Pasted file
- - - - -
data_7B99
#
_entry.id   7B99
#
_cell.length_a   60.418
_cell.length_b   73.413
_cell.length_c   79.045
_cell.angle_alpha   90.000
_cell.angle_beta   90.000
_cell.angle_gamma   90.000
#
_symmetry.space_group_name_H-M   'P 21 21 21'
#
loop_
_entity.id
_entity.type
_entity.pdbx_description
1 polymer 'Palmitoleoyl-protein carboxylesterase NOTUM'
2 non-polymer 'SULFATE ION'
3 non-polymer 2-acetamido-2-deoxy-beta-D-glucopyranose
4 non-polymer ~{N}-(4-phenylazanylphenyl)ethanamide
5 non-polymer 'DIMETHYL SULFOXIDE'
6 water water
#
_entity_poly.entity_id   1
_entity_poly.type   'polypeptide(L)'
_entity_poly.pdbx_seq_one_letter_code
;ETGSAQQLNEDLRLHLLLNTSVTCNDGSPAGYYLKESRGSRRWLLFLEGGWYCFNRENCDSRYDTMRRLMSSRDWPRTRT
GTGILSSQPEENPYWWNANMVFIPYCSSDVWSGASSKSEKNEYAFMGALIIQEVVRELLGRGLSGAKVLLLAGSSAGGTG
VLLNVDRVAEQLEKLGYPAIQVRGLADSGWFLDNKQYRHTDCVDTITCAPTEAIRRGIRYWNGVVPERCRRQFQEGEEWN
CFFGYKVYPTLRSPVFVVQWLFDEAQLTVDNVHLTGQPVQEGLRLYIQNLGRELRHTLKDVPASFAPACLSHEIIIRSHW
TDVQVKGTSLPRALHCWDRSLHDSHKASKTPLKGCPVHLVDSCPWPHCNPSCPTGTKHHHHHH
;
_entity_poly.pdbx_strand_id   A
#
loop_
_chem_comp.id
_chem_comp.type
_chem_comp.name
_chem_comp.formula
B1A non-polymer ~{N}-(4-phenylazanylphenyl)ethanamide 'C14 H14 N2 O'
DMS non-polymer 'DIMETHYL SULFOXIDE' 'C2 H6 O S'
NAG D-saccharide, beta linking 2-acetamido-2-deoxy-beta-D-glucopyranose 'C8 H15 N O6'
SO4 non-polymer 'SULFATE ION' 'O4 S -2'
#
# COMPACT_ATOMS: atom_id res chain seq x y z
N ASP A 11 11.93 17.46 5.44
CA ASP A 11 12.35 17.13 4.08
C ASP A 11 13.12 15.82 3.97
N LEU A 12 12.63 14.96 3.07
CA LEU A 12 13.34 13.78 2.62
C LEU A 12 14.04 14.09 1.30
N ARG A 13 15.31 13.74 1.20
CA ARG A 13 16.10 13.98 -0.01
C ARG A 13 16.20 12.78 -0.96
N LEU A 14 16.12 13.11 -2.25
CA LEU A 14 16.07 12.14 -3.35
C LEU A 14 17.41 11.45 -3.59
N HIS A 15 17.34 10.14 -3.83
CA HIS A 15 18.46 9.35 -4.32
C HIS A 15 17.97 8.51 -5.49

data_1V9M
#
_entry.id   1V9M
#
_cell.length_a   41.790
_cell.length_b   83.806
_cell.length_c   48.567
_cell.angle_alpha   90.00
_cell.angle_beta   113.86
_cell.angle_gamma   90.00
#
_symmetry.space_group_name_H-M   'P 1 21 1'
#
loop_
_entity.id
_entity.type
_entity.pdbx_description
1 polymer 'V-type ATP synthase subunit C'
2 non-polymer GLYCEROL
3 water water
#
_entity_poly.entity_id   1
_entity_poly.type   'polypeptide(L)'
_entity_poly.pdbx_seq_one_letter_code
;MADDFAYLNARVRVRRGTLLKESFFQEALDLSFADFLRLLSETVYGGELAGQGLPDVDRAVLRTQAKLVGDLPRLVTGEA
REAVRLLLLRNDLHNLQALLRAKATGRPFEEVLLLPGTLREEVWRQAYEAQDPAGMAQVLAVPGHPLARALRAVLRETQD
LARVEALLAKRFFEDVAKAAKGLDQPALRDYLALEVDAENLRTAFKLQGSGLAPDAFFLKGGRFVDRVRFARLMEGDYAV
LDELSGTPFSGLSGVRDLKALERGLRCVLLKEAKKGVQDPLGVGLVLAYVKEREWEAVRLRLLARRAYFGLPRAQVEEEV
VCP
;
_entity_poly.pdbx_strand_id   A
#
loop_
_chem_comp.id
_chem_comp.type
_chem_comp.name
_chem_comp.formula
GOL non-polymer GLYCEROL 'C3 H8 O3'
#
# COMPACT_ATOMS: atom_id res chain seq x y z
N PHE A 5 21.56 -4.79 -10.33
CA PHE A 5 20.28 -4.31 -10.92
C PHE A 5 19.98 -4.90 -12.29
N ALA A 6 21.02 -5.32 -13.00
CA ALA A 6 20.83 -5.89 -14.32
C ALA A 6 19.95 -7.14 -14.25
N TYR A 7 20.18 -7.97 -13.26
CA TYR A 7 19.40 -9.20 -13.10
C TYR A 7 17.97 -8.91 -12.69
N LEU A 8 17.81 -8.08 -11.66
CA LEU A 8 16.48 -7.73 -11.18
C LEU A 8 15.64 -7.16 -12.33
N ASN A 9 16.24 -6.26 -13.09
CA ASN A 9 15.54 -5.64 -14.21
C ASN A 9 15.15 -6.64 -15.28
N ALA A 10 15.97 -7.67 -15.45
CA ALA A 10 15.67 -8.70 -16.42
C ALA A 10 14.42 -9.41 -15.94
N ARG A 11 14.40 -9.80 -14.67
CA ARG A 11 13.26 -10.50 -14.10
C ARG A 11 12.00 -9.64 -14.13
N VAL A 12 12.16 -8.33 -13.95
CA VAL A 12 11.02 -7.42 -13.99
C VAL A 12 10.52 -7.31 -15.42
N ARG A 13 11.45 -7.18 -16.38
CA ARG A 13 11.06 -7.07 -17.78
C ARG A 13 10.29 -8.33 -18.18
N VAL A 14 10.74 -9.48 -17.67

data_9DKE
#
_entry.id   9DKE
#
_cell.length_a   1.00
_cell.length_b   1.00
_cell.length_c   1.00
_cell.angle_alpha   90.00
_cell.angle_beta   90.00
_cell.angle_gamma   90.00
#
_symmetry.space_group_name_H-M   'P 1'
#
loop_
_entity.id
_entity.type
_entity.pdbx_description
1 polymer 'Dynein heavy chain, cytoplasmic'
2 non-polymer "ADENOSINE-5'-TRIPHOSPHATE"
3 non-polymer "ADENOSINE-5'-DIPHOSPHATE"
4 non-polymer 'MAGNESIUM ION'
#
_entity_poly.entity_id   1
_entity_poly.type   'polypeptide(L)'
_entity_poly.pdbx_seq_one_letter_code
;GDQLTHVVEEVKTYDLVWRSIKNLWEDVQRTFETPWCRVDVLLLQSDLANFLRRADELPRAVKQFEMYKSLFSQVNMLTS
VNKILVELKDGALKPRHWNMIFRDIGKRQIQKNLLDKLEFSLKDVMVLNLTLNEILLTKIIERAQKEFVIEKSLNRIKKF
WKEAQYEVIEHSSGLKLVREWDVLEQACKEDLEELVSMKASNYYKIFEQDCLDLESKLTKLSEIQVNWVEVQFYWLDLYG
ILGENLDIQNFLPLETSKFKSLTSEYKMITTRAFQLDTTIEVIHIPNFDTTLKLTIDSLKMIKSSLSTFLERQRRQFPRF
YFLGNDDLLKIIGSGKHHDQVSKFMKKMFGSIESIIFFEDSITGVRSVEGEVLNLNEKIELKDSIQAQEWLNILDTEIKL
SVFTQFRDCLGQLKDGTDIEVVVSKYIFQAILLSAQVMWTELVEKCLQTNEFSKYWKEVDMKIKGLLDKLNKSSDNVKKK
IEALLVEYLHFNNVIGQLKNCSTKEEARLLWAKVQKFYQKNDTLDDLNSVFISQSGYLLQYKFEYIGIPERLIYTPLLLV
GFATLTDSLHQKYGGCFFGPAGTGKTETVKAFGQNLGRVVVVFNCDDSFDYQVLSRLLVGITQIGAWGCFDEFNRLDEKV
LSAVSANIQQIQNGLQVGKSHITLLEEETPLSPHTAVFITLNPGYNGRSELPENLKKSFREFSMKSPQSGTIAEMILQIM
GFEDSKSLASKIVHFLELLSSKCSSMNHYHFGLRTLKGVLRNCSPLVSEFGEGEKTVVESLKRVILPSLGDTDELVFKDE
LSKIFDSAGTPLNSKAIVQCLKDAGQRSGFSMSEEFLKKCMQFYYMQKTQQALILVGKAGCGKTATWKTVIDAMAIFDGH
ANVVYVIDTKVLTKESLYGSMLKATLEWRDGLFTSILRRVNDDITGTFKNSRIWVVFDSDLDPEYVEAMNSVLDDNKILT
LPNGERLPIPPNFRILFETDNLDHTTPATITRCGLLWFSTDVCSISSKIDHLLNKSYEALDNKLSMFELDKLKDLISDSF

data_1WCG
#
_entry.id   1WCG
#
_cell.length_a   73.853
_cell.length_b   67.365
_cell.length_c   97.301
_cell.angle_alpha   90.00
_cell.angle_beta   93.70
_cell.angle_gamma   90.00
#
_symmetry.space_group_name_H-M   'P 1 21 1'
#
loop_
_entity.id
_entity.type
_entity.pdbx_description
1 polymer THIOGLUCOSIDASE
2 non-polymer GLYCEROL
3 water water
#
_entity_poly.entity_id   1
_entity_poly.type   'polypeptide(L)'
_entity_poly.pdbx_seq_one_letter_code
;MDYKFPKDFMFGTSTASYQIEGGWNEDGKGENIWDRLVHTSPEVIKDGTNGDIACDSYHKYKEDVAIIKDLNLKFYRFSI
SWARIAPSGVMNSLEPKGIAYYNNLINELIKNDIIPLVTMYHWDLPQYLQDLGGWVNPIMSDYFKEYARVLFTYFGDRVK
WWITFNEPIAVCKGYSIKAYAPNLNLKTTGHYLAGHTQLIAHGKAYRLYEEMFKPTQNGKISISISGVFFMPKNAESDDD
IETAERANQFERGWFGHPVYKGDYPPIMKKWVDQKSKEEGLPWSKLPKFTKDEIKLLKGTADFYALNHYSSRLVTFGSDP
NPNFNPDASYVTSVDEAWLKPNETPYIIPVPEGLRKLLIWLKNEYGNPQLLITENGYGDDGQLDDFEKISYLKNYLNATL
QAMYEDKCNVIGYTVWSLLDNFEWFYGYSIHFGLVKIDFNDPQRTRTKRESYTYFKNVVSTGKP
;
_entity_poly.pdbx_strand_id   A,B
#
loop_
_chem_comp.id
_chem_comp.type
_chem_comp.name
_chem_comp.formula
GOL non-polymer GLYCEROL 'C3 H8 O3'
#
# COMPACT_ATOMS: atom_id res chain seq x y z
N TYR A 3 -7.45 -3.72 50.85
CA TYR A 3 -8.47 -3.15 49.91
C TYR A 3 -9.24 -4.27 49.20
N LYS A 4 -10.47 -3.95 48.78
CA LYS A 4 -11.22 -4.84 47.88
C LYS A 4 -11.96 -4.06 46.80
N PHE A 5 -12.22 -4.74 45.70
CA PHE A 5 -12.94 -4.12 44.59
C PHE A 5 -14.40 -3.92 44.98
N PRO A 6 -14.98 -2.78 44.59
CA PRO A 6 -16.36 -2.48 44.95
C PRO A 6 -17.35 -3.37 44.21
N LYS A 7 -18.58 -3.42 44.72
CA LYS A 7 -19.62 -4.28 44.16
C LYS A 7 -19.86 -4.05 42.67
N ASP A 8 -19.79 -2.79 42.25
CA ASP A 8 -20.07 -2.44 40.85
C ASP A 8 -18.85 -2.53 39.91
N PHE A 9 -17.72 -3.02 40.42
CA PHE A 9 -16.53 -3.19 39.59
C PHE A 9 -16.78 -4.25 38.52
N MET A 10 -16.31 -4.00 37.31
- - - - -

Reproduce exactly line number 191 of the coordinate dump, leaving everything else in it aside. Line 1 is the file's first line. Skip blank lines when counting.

_entity_poly.pdbx_seq_one_letter_code